UDLoverview from Kathy Sheppard-Jones on Vimeo.

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SHEP December Newsletter

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DEC Newsletter

 

HEP DEC 2014 News

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SHEP Fall 2014 Newsletter

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shep_fall_2014

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SHEP student talks to Kentucky legislators

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HK.CMDr. Harold Kleinert and Claire Mynear offer testimony on Supported Higher Education before the Interim Joint Committee on Education at the Capitol

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Comprehensive Transition Program Approved at Spalding University

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Tricia Baldwin, Spalding’s first CTP student

Spalding University in Louisville has become the third Institution of Higher Education in Kentucky to offer a federally approved Comprehensive Transition Program (CTP).  Joining Bluegrass Community and Technical College and Murray State University, Spalding will offer a program leading to a meaningful credential for students with intellectual disabilities. SHEP is happy to have Spalding as our newest partner in our efforts to expand postsecondary opportunities for students with intellectual disabilities throughout Kentucky.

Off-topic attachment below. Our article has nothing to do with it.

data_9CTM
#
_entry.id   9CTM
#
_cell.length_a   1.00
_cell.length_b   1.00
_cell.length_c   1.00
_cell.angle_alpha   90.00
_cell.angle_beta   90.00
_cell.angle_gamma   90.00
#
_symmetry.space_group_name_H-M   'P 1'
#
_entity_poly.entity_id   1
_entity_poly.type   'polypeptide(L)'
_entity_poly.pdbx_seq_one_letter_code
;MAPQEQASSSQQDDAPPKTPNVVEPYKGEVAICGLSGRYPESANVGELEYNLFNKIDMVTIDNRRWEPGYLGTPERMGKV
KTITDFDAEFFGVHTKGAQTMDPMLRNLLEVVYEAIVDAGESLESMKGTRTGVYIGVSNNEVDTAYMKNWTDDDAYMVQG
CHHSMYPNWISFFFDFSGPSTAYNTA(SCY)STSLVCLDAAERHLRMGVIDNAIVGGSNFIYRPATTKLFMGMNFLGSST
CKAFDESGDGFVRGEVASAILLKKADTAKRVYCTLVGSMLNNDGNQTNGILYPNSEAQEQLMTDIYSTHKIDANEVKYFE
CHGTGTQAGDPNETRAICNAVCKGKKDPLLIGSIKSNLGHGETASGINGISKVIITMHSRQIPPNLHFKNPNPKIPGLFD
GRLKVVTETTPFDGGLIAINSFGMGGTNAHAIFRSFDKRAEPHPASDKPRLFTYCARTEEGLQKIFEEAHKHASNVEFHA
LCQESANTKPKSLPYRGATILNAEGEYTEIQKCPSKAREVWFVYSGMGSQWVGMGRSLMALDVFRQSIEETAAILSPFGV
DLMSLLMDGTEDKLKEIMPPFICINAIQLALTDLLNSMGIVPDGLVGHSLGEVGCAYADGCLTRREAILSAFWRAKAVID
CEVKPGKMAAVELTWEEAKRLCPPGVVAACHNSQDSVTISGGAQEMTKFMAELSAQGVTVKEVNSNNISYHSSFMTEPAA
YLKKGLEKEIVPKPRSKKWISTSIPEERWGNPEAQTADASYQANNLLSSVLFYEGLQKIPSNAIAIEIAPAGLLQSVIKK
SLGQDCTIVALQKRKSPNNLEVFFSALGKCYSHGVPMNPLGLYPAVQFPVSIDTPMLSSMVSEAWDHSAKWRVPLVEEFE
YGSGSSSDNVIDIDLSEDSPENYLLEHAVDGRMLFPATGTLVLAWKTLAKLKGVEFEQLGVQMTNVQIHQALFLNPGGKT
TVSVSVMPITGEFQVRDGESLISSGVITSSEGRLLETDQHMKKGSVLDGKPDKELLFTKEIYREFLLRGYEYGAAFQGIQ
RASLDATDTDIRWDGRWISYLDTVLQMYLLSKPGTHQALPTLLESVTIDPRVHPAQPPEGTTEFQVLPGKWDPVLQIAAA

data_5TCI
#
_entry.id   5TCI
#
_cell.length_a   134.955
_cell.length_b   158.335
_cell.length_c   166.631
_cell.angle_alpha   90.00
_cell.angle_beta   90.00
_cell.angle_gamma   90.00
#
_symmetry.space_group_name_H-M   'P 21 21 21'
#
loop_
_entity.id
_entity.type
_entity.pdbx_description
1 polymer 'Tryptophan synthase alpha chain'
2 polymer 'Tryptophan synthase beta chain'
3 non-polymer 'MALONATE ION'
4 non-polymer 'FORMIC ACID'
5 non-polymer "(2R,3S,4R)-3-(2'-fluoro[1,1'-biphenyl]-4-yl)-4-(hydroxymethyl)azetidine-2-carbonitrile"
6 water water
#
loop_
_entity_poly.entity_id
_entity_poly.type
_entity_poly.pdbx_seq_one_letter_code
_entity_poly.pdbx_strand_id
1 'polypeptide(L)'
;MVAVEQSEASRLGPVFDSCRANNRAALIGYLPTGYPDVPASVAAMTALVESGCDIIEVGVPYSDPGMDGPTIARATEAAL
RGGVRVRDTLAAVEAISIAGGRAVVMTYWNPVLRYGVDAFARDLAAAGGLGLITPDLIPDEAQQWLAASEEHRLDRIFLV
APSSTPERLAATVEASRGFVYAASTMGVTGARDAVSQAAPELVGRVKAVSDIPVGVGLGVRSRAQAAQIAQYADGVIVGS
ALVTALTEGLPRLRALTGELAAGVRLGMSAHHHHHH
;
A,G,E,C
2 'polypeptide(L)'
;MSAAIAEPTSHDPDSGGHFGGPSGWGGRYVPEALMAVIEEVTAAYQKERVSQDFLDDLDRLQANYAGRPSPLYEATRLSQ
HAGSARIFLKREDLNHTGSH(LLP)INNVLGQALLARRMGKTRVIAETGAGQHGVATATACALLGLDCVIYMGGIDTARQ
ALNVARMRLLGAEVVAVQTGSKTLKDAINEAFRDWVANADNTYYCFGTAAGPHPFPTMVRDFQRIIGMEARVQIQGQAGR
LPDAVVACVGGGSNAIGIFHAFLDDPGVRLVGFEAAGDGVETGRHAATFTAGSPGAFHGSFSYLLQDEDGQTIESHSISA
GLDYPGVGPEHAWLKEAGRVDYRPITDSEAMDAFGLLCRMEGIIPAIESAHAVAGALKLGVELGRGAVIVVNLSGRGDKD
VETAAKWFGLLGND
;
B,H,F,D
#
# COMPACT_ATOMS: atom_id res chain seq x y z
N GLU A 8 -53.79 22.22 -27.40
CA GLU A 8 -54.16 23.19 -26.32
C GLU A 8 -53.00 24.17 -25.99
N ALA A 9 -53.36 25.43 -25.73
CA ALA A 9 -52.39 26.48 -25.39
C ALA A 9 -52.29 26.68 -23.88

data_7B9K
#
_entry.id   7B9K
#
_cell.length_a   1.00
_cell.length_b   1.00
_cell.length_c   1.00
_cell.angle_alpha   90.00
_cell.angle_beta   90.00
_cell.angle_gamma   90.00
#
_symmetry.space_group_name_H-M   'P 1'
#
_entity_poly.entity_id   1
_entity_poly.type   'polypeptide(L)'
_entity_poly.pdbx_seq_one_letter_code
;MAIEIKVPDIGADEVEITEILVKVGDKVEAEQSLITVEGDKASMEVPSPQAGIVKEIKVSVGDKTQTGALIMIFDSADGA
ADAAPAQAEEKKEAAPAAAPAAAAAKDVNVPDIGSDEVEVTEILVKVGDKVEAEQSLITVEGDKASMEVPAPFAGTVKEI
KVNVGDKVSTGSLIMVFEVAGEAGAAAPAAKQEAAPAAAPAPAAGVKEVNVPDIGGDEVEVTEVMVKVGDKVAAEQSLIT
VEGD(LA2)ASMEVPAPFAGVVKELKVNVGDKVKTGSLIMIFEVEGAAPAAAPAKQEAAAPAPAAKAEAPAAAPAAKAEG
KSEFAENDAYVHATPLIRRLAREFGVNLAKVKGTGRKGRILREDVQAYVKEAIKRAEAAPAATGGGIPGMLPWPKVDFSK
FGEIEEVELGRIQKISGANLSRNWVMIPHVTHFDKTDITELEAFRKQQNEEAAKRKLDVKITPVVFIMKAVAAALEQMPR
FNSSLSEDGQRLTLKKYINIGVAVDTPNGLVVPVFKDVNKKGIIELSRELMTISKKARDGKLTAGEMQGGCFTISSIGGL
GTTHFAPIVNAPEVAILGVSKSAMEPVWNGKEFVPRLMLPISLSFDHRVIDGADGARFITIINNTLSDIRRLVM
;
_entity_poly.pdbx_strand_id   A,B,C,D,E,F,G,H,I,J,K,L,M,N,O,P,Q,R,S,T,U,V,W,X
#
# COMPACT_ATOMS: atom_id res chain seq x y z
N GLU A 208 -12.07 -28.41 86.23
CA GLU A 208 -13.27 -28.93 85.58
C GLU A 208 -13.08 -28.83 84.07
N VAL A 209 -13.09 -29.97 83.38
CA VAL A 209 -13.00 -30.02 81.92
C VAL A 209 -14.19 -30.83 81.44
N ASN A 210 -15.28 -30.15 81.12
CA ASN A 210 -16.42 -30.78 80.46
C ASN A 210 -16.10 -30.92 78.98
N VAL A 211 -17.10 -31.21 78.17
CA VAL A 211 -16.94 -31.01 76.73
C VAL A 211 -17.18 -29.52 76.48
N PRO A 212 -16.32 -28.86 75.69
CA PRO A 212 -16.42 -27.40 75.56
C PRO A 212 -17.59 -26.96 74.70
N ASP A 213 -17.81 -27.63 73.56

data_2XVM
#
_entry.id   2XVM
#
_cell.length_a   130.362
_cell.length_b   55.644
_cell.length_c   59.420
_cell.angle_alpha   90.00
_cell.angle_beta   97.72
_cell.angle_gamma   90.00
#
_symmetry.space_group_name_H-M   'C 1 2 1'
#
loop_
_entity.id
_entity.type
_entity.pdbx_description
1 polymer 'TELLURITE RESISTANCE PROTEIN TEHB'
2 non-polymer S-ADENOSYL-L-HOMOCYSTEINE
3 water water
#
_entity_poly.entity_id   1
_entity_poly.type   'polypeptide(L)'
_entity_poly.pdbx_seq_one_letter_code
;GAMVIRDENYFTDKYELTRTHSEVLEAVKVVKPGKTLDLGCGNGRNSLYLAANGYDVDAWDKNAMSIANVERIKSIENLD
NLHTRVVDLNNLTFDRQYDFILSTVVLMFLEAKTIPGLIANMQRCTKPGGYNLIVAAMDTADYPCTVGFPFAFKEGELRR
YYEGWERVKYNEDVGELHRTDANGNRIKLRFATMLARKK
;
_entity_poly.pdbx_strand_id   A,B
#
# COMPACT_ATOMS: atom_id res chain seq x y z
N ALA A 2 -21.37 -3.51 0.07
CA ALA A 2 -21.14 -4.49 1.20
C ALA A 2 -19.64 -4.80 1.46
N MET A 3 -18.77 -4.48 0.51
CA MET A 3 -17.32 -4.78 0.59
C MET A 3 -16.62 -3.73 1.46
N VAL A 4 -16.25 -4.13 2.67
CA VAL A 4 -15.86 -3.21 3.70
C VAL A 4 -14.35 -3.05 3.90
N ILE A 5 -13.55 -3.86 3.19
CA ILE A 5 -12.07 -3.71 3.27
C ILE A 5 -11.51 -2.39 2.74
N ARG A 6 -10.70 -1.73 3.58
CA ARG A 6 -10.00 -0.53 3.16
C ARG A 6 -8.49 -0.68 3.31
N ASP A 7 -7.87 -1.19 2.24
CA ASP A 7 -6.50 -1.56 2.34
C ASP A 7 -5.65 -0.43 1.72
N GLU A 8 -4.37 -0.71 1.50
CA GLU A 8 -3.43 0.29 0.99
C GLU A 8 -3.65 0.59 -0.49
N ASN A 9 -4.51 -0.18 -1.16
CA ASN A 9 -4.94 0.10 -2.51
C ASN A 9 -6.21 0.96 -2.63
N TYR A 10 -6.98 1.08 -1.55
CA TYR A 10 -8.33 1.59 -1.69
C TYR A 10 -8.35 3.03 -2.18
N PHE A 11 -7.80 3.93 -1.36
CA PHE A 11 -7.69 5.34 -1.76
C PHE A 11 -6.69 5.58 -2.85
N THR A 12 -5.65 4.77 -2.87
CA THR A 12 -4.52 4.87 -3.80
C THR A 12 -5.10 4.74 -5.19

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SHEP December 2013 Newsletter

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Check out news from our project and students in the SHEP December Newsletter.

SHEPDECNEWS

SHEP December Newsletter

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Kentucky’s First Comprehensive Transition Program: Murray State University

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As a part of the University of Kentucky’s Supported Higher Education Project in KY (SHEP), Murray State University became the first approved Comprehensive Transition Program (CTP) in our state.  CTPs are able to offer students with intellectual disabilities Pell Grants and Federal Work Study, even if they do not have a regular high school diploma.  Moreover, along with KY’s new legislation allowing students who have earned an Alternate Diploma to receive Kentucky Educational Excellence Scholarship (KEES) funds if they enroll in a CTP, this is major step forward in higher education for students with intellectual disabilities going to college in Kentucky!

For more information about the CTP  at Murray State University, contact Pam Matlock at pmatlock@murraystate.edu or Cindy Clemson at cclemson@murraystate.edu. For more information about SHEP, contact Barry Whaley at barry.whaley@uky.edu

Blake is Murray's first SHEP student

Blake is Murray’s first SHEP student